Given iStock’s size in the marketplace, I imagine there’ll be thousands of uploads. Wouldn’t that need a boat-load of copyright policing?
“We are placing the burden of checking for trademark-ability on the client.”
Oh. I see.
That’s a big burden. And while many designers won’t do a trademark search (that’s where trademark lawyers come in) what they will do is conduct weeks, possibly months, of research into the client’s market, competitors, history, goals etc. So if there’s a decent chance of copyright infringement, it can be picked up early.
One thing I’ve learned during my years as a designer is that a logo in isolation is like lipstick on a pig. It needs to be treated as part of an overall identity strategy, not picked off a shelf. This is no different from the “make your own logo” websites out there, or the logo contest spec work sites that harbour an equal amount of “design” nastiness.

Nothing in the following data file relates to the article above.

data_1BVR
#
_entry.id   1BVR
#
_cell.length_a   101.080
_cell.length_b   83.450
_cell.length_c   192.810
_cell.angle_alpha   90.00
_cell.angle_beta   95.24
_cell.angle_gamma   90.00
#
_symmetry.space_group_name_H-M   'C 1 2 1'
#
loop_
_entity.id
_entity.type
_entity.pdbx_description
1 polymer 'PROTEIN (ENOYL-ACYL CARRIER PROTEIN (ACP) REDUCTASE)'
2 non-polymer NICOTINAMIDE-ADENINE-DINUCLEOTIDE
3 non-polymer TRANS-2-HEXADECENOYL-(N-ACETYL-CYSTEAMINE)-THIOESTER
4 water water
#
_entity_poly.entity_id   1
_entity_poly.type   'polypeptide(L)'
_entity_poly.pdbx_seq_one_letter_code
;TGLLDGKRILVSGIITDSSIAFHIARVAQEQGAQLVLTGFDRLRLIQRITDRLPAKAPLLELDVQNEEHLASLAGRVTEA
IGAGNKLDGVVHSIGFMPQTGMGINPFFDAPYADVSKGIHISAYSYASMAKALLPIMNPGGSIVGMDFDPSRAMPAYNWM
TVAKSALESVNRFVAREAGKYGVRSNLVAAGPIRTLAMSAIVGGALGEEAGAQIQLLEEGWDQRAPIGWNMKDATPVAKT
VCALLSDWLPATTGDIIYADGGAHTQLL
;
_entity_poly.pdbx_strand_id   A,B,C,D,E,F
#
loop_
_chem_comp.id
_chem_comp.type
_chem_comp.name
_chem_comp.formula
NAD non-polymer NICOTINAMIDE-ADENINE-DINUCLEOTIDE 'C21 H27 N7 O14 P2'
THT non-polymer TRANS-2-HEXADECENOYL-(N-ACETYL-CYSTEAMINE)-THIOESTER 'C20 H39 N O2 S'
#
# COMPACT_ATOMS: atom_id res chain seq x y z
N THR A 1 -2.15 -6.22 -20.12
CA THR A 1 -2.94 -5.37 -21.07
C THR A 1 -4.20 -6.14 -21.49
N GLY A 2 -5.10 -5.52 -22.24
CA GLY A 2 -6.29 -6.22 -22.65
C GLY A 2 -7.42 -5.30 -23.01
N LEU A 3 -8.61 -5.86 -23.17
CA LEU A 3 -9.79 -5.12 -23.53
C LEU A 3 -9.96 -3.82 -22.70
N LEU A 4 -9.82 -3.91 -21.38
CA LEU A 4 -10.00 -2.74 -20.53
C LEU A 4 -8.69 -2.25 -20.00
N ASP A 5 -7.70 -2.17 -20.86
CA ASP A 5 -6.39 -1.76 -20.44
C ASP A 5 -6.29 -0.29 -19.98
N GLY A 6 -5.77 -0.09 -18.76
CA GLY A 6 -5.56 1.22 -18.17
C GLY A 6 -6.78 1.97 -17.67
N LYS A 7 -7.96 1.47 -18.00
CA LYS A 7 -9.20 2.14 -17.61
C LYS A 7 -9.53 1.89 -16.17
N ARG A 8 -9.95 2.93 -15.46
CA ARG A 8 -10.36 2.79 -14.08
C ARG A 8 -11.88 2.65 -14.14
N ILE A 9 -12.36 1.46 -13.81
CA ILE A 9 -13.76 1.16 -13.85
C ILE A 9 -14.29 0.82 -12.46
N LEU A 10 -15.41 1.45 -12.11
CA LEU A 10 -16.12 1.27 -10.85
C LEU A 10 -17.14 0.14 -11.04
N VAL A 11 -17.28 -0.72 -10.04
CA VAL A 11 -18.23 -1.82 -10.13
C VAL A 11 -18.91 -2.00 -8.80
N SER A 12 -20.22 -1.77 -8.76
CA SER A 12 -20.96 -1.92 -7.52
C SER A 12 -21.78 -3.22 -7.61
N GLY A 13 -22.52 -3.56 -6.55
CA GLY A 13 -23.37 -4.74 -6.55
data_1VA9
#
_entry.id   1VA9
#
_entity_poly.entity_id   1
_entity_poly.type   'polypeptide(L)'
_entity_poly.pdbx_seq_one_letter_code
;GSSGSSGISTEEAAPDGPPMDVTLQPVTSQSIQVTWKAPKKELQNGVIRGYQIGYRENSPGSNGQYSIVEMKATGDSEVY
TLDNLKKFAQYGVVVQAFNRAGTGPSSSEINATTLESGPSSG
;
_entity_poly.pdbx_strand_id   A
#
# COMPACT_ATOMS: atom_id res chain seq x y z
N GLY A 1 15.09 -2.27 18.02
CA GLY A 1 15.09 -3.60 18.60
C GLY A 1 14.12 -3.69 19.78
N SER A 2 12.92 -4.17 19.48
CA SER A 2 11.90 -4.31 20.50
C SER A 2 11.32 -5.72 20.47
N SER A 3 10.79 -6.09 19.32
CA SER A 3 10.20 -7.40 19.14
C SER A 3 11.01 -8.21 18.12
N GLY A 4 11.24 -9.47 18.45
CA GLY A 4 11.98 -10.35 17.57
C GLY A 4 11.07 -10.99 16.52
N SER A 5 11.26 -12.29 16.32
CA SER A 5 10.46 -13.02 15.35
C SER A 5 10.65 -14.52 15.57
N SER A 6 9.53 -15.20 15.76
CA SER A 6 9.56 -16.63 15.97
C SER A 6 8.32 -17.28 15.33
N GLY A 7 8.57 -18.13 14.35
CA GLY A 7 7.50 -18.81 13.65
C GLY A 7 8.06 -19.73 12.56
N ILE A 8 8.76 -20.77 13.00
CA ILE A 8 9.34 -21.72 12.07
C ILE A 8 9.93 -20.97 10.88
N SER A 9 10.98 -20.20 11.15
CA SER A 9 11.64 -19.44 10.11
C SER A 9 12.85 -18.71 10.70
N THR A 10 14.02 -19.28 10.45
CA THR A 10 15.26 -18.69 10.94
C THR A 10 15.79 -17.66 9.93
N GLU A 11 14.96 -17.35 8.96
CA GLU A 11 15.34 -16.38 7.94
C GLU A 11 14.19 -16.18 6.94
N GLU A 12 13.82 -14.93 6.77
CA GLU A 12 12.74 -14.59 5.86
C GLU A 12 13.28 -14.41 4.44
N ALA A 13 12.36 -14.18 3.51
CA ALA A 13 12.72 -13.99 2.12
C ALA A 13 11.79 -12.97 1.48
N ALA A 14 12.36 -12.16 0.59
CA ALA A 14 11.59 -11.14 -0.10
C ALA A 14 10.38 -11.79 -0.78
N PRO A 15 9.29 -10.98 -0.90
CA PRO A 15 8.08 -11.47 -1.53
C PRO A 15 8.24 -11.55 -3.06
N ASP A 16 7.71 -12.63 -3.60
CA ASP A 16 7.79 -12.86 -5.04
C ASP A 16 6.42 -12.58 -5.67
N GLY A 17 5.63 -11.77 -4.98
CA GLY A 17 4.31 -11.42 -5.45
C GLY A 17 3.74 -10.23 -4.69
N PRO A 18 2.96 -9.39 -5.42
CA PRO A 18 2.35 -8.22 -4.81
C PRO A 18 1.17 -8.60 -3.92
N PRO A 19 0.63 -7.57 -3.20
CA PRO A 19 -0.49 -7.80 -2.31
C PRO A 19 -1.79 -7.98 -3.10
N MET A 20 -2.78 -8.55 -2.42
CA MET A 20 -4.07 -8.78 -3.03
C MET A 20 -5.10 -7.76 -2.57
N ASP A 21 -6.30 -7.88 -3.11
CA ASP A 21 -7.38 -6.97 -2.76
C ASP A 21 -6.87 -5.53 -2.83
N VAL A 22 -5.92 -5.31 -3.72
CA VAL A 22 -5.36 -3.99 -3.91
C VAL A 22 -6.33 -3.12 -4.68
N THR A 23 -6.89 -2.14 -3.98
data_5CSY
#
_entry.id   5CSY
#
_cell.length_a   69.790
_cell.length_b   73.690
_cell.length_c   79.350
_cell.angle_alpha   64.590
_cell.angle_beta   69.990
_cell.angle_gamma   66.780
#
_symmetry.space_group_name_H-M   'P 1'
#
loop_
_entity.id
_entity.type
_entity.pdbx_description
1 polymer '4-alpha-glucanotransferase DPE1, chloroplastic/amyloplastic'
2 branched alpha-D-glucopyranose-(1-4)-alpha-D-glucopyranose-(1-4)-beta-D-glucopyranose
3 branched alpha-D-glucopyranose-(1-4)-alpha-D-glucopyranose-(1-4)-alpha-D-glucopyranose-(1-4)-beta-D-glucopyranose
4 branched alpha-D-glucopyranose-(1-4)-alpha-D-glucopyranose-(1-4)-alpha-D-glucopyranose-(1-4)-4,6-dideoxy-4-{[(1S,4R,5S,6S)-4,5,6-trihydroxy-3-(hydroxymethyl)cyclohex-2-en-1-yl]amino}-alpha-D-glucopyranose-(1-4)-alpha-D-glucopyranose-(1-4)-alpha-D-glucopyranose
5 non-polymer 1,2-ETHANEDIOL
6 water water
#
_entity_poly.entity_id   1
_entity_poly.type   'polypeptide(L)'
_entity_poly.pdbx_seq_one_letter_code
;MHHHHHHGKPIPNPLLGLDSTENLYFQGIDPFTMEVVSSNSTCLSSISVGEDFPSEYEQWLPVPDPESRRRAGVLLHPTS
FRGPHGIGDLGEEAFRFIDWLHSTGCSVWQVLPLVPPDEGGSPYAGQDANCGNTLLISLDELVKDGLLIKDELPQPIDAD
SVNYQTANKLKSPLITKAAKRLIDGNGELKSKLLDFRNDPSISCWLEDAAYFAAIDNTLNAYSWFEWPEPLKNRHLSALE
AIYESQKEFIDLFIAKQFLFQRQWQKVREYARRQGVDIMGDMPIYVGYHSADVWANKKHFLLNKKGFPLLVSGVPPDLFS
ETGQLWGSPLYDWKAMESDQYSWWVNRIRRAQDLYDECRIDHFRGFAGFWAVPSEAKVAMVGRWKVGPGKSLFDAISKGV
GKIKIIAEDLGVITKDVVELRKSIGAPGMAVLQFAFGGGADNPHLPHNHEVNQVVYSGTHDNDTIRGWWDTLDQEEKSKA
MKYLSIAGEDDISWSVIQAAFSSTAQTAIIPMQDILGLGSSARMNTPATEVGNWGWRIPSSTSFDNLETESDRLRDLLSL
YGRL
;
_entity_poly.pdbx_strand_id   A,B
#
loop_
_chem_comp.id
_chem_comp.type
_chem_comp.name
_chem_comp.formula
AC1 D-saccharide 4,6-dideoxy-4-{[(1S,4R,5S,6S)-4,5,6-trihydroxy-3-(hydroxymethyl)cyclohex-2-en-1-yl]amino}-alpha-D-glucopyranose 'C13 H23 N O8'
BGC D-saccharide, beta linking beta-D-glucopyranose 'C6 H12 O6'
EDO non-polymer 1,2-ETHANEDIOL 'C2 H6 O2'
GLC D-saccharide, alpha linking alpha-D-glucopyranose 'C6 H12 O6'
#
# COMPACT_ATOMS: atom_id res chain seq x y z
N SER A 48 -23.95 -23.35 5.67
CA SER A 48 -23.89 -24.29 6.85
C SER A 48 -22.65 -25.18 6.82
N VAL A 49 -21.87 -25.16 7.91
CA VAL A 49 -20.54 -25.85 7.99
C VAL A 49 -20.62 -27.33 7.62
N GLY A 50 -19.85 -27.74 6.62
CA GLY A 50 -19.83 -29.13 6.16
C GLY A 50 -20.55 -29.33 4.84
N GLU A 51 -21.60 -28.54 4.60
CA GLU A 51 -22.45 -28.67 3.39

iStock’s actions shouldn’t make designers worry
Many a professional photographer succeeds despite stock photography, but I am concerned for those small business owners who will undoubtedly find themselves in the middle of a legal battle, and for those professional designers who will undoubtedly find their work copied time and again by hacks looking for a quick five bucks.
Good time to be a trademark lawyer.
- AIGA President Debbie Millman, “What iStock is doing to designers is deplorable. Truly heinous.” Via Twitter
- Have we become cheap whores?
- iStockphoto to sell stock logos
- iStockphoto.com Now Selling Stock Logos… Your Thoughts?
- $5 Reward for Stock Logos
- iStockphoto to begin selling stock logos
- Window-shopping: the Future of Design?
- If you find yourself uncontrollably compelled to upload a logo, go for it